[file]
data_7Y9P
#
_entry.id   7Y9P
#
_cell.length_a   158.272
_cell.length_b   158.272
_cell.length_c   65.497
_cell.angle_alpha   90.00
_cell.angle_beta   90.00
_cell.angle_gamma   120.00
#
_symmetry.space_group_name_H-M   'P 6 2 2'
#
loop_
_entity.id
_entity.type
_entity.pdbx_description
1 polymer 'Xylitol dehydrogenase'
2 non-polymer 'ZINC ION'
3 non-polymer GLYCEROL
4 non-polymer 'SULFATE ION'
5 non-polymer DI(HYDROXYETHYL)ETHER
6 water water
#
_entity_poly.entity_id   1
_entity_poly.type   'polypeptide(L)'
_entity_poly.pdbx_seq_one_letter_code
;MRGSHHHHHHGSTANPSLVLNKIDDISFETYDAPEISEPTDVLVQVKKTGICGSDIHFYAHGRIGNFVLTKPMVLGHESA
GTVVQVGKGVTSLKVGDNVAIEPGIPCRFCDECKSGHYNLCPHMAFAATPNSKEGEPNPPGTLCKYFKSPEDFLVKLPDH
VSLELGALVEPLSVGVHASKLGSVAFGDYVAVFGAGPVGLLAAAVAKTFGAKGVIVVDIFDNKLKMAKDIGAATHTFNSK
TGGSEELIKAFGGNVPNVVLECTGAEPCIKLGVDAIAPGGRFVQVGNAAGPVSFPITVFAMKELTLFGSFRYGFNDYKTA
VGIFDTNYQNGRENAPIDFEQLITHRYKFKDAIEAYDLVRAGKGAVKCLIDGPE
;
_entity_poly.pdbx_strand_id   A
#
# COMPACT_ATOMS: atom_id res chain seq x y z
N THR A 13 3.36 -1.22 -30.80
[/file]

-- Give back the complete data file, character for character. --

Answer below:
data_7Y9P
#
_entry.id   7Y9P
#
_cell.length_a   158.272
_cell.length_b   158.272
_cell.length_c   65.497
_cell.angle_alpha   90.00
_cell.angle_beta   90.00
_cell.angle_gamma   120.00
#
_symmetry.space_group_name_H-M   'P 6 2 2'
#
loop_
_entity.id
_entity.type
_entity.pdbx_description
1 polymer 'Xylitol dehydrogenase'
2 non-polymer 'ZINC ION'
3 non-polymer GLYCEROL
4 non-polymer 'SULFATE ION'
5 non-polymer DI(HYDROXYETHYL)ETHER
6 water water
#
_entity_poly.entity_id   1
_entity_poly.type   'polypeptide(L)'
_entity_poly.pdbx_seq_one_letter_code
;MRGSHHHHHHGSTANPSLVLNKIDDISFETYDAPEISEPTDVLVQVKKTGICGSDIHFYAHGRIGNFVLTKPMVLGHESA
GTVVQVGKGVTSLKVGDNVAIEPGIPCRFCDECKSGHYNLCPHMAFAATPNSKEGEPNPPGTLCKYFKSPEDFLVKLPDH
VSLELGALVEPLSVGVHASKLGSVAFGDYVAVFGAGPVGLLAAAVAKTFGAKGVIVVDIFDNKLKMAKDIGAATHTFNSK
TGGSEELIKAFGGNVPNVVLECTGAEPCIKLGVDAIAPGGRFVQVGNAAGPVSFPITVFAMKELTLFGSFRYGFNDYKTA
VGIFDTNYQNGRENAPIDFEQLITHRYKFKDAIEAYDLVRAGKGAVKCLIDGPE
;
_entity_poly.pdbx_strand_id   A
#
# COMPACT_ATOMS: atom_id res chain seq x y z
N THR A 13 3.36 -1.22 -30.80